Through this menu, the ICC profile will be tagged/pasted to the image, like a Post-It. The original is kept but a small tag, ICC profile or color space, is pasted on it to be read by Photoshop, by the screen, or other to correctly display the colors. Until you find the right ICC profile, your image will be more or less contrasted, more or less saturated depending on whether the "normal" space of your photo is more or less large than the one you are trying to paste.

  • Either the ideal space of your photo is larger than the profile you are trying to assign then the image will look desaturated;
  • Or the space of your photo - still unknown at this stage - is smaller than the color space you are trying to paste so the colors on the screen will be very "colorful". Demonstration !
   
Viewing a photo with or without its ICC profile
   
 

When you have found the right ICC profile, your photo will be displayed correctly. Now, you will probably have to convert this photo to other color spaces - for the Web for example - or to other ICC profiles - for your printer for example. Let's see that... 

Convert to profile

I don't go back to what a conversion is and how it works because we saw it on the page convert an image. This menu will often be used during photo processing because it is the one that allows you to "translate" the values (RGB) of the colors (L*a*b*) of my image from one space to another, therefore from one camera to another, taking into account their colorimetric characteristics. The interest is to keep as much as possible the true colors of my original after conversion.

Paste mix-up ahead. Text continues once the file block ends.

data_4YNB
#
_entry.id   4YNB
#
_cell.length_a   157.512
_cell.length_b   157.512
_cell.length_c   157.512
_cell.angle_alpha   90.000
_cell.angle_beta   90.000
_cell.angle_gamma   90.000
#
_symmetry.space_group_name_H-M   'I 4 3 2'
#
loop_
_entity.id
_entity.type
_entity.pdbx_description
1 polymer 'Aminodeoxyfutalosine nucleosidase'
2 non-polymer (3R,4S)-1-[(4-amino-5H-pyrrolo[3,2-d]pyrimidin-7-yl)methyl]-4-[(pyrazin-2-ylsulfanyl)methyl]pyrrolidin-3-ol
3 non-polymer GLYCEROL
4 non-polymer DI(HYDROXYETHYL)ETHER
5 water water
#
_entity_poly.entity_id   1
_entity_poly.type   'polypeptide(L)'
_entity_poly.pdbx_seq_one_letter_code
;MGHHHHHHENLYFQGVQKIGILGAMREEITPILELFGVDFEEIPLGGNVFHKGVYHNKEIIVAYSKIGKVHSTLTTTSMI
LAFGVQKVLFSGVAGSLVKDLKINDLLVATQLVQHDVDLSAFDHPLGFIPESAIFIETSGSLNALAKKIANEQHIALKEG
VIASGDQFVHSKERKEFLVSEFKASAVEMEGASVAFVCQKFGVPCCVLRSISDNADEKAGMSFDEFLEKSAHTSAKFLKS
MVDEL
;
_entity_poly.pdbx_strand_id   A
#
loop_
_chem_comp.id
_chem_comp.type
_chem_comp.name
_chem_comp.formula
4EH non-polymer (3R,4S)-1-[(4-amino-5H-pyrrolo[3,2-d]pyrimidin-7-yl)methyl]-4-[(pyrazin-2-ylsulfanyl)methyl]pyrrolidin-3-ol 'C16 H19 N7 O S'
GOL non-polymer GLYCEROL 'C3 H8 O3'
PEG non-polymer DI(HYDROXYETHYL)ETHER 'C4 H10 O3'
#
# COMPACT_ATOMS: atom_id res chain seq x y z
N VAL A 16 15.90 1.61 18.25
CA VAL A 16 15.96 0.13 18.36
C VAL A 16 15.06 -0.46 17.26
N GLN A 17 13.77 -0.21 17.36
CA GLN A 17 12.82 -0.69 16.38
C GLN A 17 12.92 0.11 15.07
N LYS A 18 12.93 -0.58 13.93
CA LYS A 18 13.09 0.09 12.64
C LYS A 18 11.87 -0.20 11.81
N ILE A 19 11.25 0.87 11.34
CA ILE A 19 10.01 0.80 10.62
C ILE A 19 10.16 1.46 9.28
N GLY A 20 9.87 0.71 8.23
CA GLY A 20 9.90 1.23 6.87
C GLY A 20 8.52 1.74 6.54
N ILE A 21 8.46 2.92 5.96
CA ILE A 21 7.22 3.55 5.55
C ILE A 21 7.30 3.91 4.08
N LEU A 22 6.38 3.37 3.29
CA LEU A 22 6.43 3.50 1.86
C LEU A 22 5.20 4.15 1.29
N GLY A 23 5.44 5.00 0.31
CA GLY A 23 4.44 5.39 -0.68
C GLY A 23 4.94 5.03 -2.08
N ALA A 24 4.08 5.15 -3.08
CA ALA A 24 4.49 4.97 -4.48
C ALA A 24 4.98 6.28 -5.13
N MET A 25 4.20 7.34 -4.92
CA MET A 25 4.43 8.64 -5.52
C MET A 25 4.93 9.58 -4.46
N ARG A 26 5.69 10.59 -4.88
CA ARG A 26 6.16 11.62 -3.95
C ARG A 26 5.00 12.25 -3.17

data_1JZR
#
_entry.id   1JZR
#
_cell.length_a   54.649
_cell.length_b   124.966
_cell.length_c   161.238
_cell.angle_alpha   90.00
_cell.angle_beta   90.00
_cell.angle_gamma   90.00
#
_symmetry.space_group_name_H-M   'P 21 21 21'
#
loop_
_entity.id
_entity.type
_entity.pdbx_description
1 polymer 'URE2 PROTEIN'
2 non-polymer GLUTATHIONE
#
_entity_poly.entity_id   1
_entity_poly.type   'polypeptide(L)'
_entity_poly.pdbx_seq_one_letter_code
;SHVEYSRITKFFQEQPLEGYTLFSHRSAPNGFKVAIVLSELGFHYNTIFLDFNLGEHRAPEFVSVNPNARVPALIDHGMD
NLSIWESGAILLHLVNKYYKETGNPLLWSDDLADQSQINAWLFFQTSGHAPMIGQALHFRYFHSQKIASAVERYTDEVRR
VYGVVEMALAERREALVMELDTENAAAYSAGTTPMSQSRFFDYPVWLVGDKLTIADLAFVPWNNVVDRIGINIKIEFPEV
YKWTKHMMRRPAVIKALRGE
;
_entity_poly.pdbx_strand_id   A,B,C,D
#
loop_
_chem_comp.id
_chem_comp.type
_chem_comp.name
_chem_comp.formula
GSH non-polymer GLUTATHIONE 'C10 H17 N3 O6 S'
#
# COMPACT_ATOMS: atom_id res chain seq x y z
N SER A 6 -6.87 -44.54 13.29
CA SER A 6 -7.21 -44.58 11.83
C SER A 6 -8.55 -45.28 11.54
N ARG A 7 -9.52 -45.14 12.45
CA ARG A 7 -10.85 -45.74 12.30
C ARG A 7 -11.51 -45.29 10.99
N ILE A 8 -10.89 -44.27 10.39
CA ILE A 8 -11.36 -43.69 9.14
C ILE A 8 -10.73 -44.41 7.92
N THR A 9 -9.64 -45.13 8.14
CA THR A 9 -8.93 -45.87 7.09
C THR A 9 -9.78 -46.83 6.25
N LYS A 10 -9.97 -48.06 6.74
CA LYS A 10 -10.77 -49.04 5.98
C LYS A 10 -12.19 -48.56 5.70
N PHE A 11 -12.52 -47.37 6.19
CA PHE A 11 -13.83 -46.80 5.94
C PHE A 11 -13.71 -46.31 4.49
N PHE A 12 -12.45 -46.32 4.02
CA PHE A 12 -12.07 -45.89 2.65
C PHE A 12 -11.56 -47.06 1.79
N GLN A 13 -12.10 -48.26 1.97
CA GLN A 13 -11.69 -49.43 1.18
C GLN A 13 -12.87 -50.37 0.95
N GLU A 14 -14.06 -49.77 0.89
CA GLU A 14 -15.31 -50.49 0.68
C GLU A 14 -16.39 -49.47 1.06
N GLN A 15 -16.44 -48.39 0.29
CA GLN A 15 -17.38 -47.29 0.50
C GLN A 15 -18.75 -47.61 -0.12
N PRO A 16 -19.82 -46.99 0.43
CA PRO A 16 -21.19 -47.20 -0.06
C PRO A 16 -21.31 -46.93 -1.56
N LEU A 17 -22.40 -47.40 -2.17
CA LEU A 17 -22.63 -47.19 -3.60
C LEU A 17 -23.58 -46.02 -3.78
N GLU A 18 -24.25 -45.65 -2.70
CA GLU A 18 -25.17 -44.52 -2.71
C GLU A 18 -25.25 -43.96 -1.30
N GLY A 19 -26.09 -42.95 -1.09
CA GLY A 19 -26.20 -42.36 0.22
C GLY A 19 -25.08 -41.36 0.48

Be careful ! Conversion changes the RGB values ​​of the file. Yes, it is done in order to display or print a photo, but you will not deal anymore with your original. So, remember to save it before processing ...

   
 
 

If you forget to convert...


Illustration of the differences in display that can be observed simply by forgetting to make a conversion between, here, a large space and the famous sRGB.



The colors are normally saturated on this photo whose ICC profile is the ProPhoto RGB. I want to place it on the Internet and without an ICC profile...




...but I "forgot" to convert it into an sRGB and incorporate its ICC profile! The colors are desaturated, blacks absent, etc. A simple conversion would have allowed me to keep the same colors, even if the RGB values would have been modified.

The same would apply if you forget to convert your photo before printing it even if this conversion is done directly in a special Photoshop Print menu and not through the Edit / Convert to Profile menu.